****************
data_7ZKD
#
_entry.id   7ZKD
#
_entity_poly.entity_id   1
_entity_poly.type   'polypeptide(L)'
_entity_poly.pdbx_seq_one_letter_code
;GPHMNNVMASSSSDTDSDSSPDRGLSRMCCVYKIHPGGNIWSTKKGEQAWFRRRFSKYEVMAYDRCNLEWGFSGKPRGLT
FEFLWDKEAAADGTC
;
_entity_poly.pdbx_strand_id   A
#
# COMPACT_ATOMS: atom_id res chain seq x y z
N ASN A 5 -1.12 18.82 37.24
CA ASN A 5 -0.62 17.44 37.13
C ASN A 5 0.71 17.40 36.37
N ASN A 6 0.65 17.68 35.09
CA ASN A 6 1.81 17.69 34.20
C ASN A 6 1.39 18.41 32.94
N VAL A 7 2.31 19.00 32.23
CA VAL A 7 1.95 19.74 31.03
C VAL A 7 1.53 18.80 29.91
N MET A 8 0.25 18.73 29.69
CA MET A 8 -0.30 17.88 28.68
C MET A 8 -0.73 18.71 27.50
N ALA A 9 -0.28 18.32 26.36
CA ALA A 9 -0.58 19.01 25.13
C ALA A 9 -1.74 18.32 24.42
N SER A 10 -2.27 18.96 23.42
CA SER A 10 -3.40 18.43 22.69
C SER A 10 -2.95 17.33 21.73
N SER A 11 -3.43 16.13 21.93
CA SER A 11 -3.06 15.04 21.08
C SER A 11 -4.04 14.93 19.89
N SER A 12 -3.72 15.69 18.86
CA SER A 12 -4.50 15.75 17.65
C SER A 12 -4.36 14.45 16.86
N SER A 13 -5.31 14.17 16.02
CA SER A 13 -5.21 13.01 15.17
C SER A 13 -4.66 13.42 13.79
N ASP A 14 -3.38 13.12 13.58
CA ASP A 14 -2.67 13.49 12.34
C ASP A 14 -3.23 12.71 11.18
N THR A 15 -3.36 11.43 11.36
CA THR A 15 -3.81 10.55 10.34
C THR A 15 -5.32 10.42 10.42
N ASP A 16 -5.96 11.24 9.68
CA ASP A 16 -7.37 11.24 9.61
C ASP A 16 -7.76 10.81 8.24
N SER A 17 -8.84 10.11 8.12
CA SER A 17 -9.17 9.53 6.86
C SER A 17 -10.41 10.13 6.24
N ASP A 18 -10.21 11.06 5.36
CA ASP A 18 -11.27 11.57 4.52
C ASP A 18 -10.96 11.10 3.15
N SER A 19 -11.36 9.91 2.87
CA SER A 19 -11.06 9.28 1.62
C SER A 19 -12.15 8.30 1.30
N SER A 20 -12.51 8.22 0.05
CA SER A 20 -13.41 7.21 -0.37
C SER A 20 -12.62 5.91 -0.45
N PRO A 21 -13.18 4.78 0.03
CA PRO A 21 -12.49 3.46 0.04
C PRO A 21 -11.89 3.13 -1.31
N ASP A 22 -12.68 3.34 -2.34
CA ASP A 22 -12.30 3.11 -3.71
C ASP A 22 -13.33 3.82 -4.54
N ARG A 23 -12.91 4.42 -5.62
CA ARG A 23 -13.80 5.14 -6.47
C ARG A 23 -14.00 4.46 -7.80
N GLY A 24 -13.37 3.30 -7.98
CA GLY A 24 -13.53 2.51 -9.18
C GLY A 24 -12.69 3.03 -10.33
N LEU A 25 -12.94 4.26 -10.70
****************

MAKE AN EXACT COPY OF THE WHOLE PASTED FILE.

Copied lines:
data_7ZKD
#
_entry.id   7ZKD
#
_entity_poly.entity_id   1
_entity_poly.type   'polypeptide(L)'
_entity_poly.pdbx_seq_one_letter_code
;GPHMNNVMASSSSDTDSDSSPDRGLSRMCCVYKIHPGGNIWSTKKGEQAWFRRRFSKYEVMAYDRCNLEWGFSGKPRGLT
FEFLWDKEAAADGTC
;
_entity_poly.pdbx_strand_id   A
#
# COMPACT_ATOMS: atom_id res chain seq x y z
N ASN A 5 -1.12 18.82 37.24
CA ASN A 5 -0.62 17.44 37.13
C ASN A 5 0.71 17.40 36.37
N ASN A 6 0.65 17.68 35.09
CA ASN A 6 1.81 17.69 34.20
C ASN A 6 1.39 18.41 32.94
N VAL A 7 2.31 19.00 32.23
CA VAL A 7 1.95 19.74 31.03
C VAL A 7 1.53 18.80 29.91
N MET A 8 0.25 18.73 29.69
CA MET A 8 -0.30 17.88 28.68
C MET A 8 -0.73 18.71 27.50
N ALA A 9 -0.28 18.32 26.36
CA ALA A 9 -0.58 19.01 25.13
C ALA A 9 -1.74 18.32 24.42
N SER A 10 -2.27 18.96 23.42
CA SER A 10 -3.40 18.43 22.69
C SER A 10 -2.95 17.33 21.73
N SER A 11 -3.43 16.13 21.93
CA SER A 11 -3.06 15.04 21.08
C SER A 11 -4.04 14.93 19.89
N SER A 12 -3.72 15.69 18.86
CA SER A 12 -4.50 15.75 17.65
C SER A 12 -4.36 14.45 16.86
N SER A 13 -5.31 14.17 16.02
CA SER A 13 -5.21 13.01 15.17
C SER A 13 -4.66 13.42 13.79
N ASP A 14 -3.38 13.12 13.58
CA ASP A 14 -2.67 13.49 12.34
C ASP A 14 -3.23 12.71 11.18
N THR A 15 -3.36 11.43 11.36
CA THR A 15 -3.81 10.55 10.34
C THR A 15 -5.32 10.42 10.42
N ASP A 16 -5.96 11.24 9.68
CA ASP A 16 -7.37 11.24 9.61
C ASP A 16 -7.76 10.81 8.24
N SER A 17 -8.84 10.11 8.12
CA SER A 17 -9.17 9.53 6.86
C SER A 17 -10.41 10.13 6.24
N ASP A 18 -10.21 11.06 5.36
CA ASP A 18 -11.27 11.57 4.52
C ASP A 18 -10.96 11.10 3.15
N SER A 19 -11.36 9.91 2.87
CA SER A 19 -11.06 9.28 1.62
C SER A 19 -12.15 8.30 1.30
N SER A 20 -12.51 8.22 0.05
CA SER A 20 -13.41 7.21 -0.37
C SER A 20 -12.62 5.91 -0.45
N PRO A 21 -13.18 4.78 0.03
CA PRO A 21 -12.49 3.46 0.04
C PRO A 21 -11.89 3.13 -1.31
N ASP A 22 -12.68 3.34 -2.34
CA ASP A 22 -12.30 3.11 -3.71
C ASP A 22 -13.33 3.82 -4.54
N ARG A 23 -12.91 4.42 -5.62
CA ARG A 23 -13.80 5.14 -6.47
C ARG A 23 -14.00 4.46 -7.80
N GLY A 24 -13.37 3.30 -7.98
CA GLY A 24 -13.53 2.51 -9.18
C GLY A 24 -12.69 3.03 -10.33
N LEU A 25 -12.94 4.26 -10.70